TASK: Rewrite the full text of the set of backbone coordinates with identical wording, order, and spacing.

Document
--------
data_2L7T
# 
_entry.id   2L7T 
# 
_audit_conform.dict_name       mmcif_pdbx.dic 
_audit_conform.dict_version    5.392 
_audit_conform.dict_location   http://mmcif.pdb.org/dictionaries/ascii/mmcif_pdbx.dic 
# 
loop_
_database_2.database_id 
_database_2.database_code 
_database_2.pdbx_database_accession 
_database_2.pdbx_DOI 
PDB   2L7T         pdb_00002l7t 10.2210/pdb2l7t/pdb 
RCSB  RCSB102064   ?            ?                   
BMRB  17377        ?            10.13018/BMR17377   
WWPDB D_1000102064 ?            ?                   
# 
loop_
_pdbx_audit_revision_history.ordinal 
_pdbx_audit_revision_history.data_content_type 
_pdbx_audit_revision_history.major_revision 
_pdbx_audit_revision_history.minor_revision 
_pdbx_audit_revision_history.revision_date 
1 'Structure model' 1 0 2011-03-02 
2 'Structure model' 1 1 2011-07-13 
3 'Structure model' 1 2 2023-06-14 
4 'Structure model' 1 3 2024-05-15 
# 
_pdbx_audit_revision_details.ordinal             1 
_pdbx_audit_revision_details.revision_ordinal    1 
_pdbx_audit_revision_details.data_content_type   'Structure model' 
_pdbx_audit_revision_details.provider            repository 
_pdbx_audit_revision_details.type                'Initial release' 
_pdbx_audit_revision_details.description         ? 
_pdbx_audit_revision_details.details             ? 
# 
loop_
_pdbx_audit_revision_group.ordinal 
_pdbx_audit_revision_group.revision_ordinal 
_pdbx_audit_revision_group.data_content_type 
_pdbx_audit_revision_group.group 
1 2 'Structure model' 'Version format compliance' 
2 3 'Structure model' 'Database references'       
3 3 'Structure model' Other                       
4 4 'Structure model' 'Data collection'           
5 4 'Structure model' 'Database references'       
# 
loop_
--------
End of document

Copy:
data_2L7T
# 
_entry.id   2L7T 
# 
_audit_conform.dict_name       mmcif_pdbx.dic 
_audit_conform.dict_version    5.392 
_audit_conform.dict_location   http://mmcif.pdb.org/dictionaries/ascii/mmcif_pdbx.dic 
# 
loop_
_database_2.database_id 
_database_2.database_code 
_database_2.pdbx_database_accession 
_database_2.pdbx_DOI 
PDB   2L7T         pdb_00002l7t 10.2210/pdb2l7t/pdb 
RCSB  RCSB102064   ?            ?                   
BMRB  17377        ?            10.13018/BMR17377   
WWPDB D_1000102064 ?            ?                   
# 
loop_
_pdbx_audit_revision_history.ordinal 
_pdbx_audit_revision_history.data_content_type 
_pdbx_audit_revision_history.major_revision 
_pdbx_audit_revision_history.minor_revision 
_pdbx_audit_revision_history.revision_date 
1 'Structure model' 1 0 2011-03-02 
2 'Structure model' 1 1 2011-07-13 
3 'Structure model' 1 2 2023-06-14 
4 'Structure model' 1 3 2024-05-15 
# 
_pdbx_audit_revision_details.ordinal             1 
_pdbx_audit_revision_details.revision_ordinal    1 
_pdbx_audit_revision_details.data_content_type   'Structure model' 
_pdbx_audit_revision_details.provider            repository 
_pdbx_audit_revision_details.type                'Initial release' 
_pdbx_audit_revision_details.description         ? 
_pdbx_audit_revision_details.details             ? 
# 
loop_
_pdbx_audit_revision_group.ordinal 
_pdbx_audit_revision_group.revision_ordinal 
_pdbx_audit_revision_group.data_content_type 
_pdbx_audit_revision_group.group 
1 2 'Structure model' 'Version format compliance' 
2 3 'Structure model' 'Database references'       
3 3 'Structure model' Other                       
4 4 'Structure model' 'Data collection'           
5 4 'Structure model' 'Database references'       
# 
loop_